5)An intenugator in April 2003 used afar .technique by directing MPs to repeatedly bring the detainee from a standing to prone position and back. A review of medical records indicated superficial bruising to the detainee's knees. The interrogator was issued a written reprimand. Maj. Gen. Miller, Ili Commander at the time of this incident, prohibited further use of the "fear-opiltarsh* technique and specifically proldhited MPs from involvement during interrogation.
6)In February 2004, an MP was joking with a detainee and dared the detainee to throw water on him. The detainee did so and the MP squirted the detainee with water from a water book. The MP also engaged In ismppropiate caned conversation withdeminee. The MP's behavior described above was in violation of SIP Guenumemo Standard Operating Procedures (SOP). The MP was reassigned to other duties at Guantanamo.
7)In Mandl 2003, an MP sprayed pepper spray on a detainee who was preparing to throw unidentified liquid on another MP dining an Initial Response Force response.Tbe MP was alleged ID have used the spray in violation of the 117 Oustuanemo SOP. The MP turned down an Article IS (non judicial punishment) and instead requested a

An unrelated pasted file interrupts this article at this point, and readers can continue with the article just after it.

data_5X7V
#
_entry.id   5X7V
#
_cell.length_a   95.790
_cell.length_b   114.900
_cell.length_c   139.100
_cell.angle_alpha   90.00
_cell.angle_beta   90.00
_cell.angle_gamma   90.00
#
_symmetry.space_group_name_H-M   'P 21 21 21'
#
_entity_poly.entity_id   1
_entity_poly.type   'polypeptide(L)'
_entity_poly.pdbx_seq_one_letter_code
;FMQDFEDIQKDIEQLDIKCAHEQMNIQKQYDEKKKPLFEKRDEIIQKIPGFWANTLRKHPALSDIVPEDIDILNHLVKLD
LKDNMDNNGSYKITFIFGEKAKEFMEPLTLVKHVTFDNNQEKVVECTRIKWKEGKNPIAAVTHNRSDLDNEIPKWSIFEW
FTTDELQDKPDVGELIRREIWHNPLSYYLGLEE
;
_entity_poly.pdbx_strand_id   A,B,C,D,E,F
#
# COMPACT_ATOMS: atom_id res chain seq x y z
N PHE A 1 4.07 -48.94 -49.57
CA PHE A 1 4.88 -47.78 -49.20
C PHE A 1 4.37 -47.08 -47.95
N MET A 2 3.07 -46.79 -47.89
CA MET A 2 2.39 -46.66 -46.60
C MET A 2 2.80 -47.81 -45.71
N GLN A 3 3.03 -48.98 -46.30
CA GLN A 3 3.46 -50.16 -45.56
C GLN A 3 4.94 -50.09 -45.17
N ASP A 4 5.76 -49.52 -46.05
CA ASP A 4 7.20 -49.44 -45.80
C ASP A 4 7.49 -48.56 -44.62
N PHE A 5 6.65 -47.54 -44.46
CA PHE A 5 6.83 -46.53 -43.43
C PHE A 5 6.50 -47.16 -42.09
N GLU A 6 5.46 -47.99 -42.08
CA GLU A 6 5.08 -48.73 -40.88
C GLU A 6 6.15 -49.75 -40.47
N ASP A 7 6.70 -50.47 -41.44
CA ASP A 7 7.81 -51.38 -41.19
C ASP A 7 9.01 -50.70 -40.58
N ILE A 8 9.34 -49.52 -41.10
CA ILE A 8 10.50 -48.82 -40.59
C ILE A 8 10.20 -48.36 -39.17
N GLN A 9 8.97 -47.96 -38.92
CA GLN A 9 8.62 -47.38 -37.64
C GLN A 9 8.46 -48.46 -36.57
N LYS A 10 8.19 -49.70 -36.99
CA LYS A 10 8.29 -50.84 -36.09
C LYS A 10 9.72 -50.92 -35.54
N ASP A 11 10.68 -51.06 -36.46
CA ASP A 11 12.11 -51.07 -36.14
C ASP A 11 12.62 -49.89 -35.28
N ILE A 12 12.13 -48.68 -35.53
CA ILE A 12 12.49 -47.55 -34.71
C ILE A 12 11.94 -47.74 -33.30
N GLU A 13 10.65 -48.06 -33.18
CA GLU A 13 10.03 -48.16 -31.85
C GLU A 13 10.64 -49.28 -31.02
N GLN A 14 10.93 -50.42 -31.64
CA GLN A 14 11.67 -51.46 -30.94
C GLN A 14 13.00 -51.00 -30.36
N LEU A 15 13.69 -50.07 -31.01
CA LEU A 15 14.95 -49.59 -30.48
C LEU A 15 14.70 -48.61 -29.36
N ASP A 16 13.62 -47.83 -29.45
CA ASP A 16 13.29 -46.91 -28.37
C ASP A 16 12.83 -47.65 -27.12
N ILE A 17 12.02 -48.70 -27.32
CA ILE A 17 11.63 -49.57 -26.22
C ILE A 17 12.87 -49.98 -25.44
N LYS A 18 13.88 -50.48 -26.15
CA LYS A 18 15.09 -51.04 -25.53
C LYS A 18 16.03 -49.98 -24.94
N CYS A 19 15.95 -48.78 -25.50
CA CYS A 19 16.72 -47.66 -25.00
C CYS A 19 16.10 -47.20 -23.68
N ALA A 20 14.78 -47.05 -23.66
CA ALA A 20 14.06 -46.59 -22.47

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court-martial proceeding. He was acquitted by members eta Special Cora Martial in
June 2003.

$) In February 2004, a Camp barber intentiomilly gave two ramie! haircuts, in an effort to frustrate detainee requests for similsr Isimuts, as a sip of detainee unity. The barber and Ida company commander were =tinseled *their battalion consmander. and the bailor was acquired to re-cut the detainee' heir appropriately. .

We treat detainees in a safe, Mammo owner and centime with the Geneva Commotion.

Allegations of abuse are investigated and action taken if warranted.

JTF Ouentanamo bas a standing invitation for media members to see our detention and imenvgation operations facllides firsthand end to interview staff members.

All detainees receive expert medical and dental care on a regular basis while at Gumnamo.

Detainees have various oppornmides available to them to report any instances of abuse to include rephsentstives from the Intermicm•l Committee of the Red Cross, homacovntry delegates*, guards, intatogaters, and medical pummel.